18 May 2012 The United Nations independent expert on torture today said he was encouraged by recent legal changes in Tajikistan, including the introduction of a new provision defining torture and specifying penalties, but noted that mistreatment of suspects remains common.
The UN Special Rapporteur on torture, Juan E. Méndez, called for “sustained effort and commitment from the highest levels of authority and a clear pledge of ‘zero tolerance’ for torture in Tajikistan.
“If there is no recognition that there is a problem with mistreatment, whether systematic or not, mistreatment is not likely to go away,” Mr. Méndez said in a news release at the end of his nine-day mission to Tajikistan, his first to the country. “On the contrary, it is likely to increase as soon as attention shifts to other matters.”
In his preliminary findings, the human rights expert noted that “pressure on detainees, mostly as a means to extract confessions is practiced in Tajikistan in various forms, including threats, beatings and sometimes by applying electric shock.”
He said an awareness-raising campaign on torture, initiated by the Tajik authorities, is a step in the right direction, but noted that it was difficult at this stage to assess the impact of the effort on citizens.
Mr. Méndez also voiced concern over the relatively light penalty of a five-year jail term for a first offender convicted of committing the crime of torture. Such a penalty did not appear to be line with the obligation to treat torture as a serious crime, he said, adding that, “A relatively low penalty does not offer a strong disincentive to commit torture.”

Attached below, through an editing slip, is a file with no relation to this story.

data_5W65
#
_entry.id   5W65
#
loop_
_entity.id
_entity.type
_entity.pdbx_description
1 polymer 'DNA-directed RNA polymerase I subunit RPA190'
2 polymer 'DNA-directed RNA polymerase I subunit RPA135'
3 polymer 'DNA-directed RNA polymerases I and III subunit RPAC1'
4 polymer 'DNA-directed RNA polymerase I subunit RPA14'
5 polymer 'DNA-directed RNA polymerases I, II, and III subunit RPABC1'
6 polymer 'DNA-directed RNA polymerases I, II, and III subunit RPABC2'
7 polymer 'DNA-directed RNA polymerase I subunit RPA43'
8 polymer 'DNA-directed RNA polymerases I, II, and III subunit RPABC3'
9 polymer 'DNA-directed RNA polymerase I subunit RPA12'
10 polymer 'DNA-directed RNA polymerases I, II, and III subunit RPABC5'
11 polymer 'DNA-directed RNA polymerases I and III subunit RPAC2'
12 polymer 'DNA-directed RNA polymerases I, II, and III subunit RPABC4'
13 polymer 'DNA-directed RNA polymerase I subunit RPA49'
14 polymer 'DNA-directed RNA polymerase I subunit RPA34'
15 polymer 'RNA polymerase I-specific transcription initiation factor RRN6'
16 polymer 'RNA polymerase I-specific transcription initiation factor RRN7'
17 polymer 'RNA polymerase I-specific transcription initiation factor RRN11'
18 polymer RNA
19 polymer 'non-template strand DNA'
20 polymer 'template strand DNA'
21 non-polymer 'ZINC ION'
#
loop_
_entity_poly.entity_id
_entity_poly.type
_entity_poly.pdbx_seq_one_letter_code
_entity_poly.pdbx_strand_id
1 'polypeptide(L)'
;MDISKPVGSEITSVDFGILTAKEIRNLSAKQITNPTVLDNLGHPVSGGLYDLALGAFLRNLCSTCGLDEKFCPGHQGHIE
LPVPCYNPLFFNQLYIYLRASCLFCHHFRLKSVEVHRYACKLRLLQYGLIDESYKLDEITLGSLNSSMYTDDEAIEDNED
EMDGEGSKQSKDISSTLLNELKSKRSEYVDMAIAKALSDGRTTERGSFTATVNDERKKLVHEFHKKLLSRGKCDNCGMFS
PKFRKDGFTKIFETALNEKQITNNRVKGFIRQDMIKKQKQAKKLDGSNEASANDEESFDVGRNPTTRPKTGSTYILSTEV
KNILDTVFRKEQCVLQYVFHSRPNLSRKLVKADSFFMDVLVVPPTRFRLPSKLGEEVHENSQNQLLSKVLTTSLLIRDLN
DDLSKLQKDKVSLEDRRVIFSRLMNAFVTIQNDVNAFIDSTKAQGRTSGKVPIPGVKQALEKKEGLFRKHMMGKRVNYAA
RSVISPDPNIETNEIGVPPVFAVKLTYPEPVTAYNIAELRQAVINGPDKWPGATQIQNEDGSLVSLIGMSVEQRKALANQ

He underscored that “confessions extracted by violence remain the main investigatory tool of law enforcement and prosecutorial bodies,” although the Code of Criminal Procedure in Tajikistan has incorporated a rule that is line with the Convention against Torture, which states that confessions obtained through torture are not admissible in criminal proceeding against a defendant.
“I am unable to say whether the practice is less prevalent or systematic in recent times. I am, however, persuaded that it happens often enough and in a wide variety of settings that it will take a very concerted effort to abolish it or to reduce it sharply,” he added.
Working in an unpaid capacity, independent experts, or special rapporteurs, are appointed by the Geneva-based UN Human Rights Council to examine and report back on a country situation or a specific human rights theme.
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